Riverkeepers: Sister Kay and Annette Fernholz

Sisters Kay (left) and Annette Fernholz
Photo courtesy of Fernholz sisters.

“When you look at the bloodstream of the earth – it’s the water, the rivers. And that measures the health of our earth.”
– Kay Fernholz

Growing up in western Minnesota, Sisters Kay and Annette Fernholz loved the creek that ran through their family farm, its banks lined with trees.

“It was like a creek for all seasons,” Sister Kay recalls. “In the winter time we could take our sleds out there and sail down those banks that held the creek. It was a space for recreation, for re-creating ourselves.”

More than a half-century later, the Fernholz sisters’ love of Minnesota’s land and water won them the title of RiverKeepers, an annual award given by Clean Up the River Environment (CURE).

CURE cited the sisters’ long-term commitment, saying that, “they have truly been farmers that have grown clean water in addition to bountiful food and deep connections.” That fits right in with this year’s RiverKeepers theme of “Growing Clean Water: Connecting Agriculture and Stewardship.”

The sisters’ lives have come full circle, bringing both back to the family and eleven acres of the 240-acre farm near Madison, Minnesota, where they grew up. Their acreage is small, but their mission is big: to connect and educate people, both farmers and non-farmers, to the needs of the land and waters of Minnesota.

Farmstead transitions

The sisters left the farm to go to the School Sisters of Notre Dame Academy in Mankato after eighth grade — first Kay, and then Annette the next year. Both joined the School Sisters of Notre Dame order, teaching in elementary schools and then working in rural parishes for years. Sister Kay became a pastoral worker in New Ulm Diocese, and Sister Annette worked with Native American parishes in Minnesota and Oklahoma, and with the National Catholic Rural Life Conference, an advocate for small family farms.

As they worked in rural communities, Sister Annette says, they saw “farming communities breaking down and populations leaving farms.” Those changes came to the community where Gertie and Armond Fernholz had raised their nine children.

When they were young, Sister Annette says, their cattle would graze on the ditch banks next to the little creek. “The creek had trees on both sides of the stream and a little hill on each side, “she says. “I don’t think it was a natural tributary, but to us, it was a very beautiful space. … It was the only body of water that flowed through this farm. It flowed through to the Minnesota River.”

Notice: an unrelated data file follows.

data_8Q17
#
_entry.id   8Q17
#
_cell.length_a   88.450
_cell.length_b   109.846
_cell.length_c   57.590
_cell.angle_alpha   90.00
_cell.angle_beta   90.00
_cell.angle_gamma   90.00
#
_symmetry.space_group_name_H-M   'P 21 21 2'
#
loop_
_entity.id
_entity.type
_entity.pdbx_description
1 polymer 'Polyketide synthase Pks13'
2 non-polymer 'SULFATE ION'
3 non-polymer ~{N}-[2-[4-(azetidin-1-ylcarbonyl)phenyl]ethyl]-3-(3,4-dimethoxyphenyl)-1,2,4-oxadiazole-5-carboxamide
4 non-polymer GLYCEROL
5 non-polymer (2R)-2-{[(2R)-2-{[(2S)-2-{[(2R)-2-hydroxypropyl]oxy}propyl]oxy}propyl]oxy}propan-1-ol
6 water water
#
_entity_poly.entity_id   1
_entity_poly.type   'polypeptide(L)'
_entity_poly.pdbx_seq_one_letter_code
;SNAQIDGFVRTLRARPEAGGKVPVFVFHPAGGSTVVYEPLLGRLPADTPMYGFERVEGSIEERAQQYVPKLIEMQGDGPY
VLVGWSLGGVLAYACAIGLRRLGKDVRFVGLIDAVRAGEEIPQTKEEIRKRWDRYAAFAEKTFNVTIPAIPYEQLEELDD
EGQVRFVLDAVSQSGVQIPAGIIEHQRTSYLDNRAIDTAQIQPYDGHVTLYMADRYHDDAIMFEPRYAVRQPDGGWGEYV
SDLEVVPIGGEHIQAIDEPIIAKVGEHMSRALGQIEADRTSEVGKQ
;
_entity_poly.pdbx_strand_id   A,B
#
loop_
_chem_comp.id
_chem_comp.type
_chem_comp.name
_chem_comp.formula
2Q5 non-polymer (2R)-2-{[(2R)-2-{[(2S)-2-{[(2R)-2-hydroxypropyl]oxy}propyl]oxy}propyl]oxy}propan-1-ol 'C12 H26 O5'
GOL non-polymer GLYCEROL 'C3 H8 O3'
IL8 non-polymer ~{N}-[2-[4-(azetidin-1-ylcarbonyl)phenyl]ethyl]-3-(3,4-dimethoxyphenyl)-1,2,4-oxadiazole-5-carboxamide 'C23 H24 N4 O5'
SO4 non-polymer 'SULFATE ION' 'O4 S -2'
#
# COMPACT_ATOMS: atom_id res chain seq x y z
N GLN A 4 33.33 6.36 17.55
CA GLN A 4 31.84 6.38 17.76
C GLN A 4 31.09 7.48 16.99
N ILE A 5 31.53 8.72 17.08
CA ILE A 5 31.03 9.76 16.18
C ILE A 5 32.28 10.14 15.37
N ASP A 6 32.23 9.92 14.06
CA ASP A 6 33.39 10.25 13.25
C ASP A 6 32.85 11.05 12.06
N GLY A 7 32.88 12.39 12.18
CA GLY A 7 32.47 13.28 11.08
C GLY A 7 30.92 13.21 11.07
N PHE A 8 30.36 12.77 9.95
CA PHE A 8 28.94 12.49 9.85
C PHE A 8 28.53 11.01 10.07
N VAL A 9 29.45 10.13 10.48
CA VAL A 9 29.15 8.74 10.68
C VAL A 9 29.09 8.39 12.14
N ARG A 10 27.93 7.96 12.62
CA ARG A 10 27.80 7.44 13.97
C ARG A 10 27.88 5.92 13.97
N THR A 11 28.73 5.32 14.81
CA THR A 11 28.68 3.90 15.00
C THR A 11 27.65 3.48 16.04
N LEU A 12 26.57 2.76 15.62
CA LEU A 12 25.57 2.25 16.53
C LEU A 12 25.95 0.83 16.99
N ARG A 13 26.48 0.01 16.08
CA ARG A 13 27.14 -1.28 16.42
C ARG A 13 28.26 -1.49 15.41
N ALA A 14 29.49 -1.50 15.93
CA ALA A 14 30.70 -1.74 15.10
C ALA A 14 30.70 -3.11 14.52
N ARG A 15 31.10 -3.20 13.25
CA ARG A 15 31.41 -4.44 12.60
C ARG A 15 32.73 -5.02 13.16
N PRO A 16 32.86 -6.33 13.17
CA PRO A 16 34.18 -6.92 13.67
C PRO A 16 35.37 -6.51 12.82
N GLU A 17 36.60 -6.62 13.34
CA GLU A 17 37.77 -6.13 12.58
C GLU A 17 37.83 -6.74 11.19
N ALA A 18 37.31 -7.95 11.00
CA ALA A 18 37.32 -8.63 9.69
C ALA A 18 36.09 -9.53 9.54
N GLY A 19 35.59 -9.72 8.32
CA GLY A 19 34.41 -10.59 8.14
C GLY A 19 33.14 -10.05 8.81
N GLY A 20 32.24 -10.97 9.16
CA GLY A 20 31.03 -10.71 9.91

As smaller farms were swallowed up in bigger operations, waterways suffered. The stream they knew as a beautiful creek was only part of a drainage system, and bigger farmers dredged the drainage ditches, dynamited and bulldozed the trees.

Now the water runs deep and fast and dirty, draining rain and run-off from fields – and then dries up. “It’s a cesspool” of chemical run-off and fertilizers, Sister Annette says. Soil and chemical run-off affect not only the Fernholz creek, but also most Minnesota lakes and streams.

“When my dad saw them doing that, it just about broke his heart,” Sister Kay says. “Blasting out those beautiful trees – they had become part of us. My dad pleaded with the people who were doing that, [and] they finally saved two cottonwoods.”

Commitment to stewardship

In 1996, the sisters returned to the farm to take care of their parents. That was the beginning of their Earthrise Farm, which takes its name from an astronaut’s report on the first moon landing: “We have seen the splendor of Earth rise above the horizon of the moon.”

Today they have a community gathering place in a century-old schoolhouse and a yurt for farm-stay visitors, as well as organic gardens and chickens and greenhouses.

Brothers Carmen, Chuck and Tom Fernholz farm the 240 acres as an organic farm, “an oasis in the midst of conventional operators,” Sister Annette says. The sisters speak warmly of their brothers’ commitment to stewardship of land and water.

In their own work, the sisters emphasize a “radical hospitality” that brings together people from the immediate community and from around the world. They cite the example of a young woman from Beijing who interned on Earthrise Farm in 2008, and she returned to start China’s first community-supported agriculture farms.

In naming Sisters Kay and Annette RiverKeepers, CURE said that “The Fernholz sisters are a perfect fit” for the organization’s theme of “Growing Clean Water: Connecting Agriculture and Stewardship.”

Sisters Kay and Annette agree that land and water are integrally connected. One example, they say, is the need for buffer strips along the banks of waterways to protect from agrochemical and soil run-off.

The RiverKeepers award is engraved with a verse from the biblical book of Amos: Let justice roll down like a river, integrity like a never failing stream. Trying to live out that verse, the Sister-sisters’ spirituality informs their understanding of radical hospitality, connections between people, and stewardship of the farm and river environment.

“I look at the rivers and the earth itself as a living body,” Sister Kay says. “One of the first things when you go to a doctor, the doctor says, let’s get some blood tests. … It’s similar to that when you look at the bloodstream of the earth – it’s the water, the rivers. And that measures the health of our earth.”

FFI: www.cureriver.org/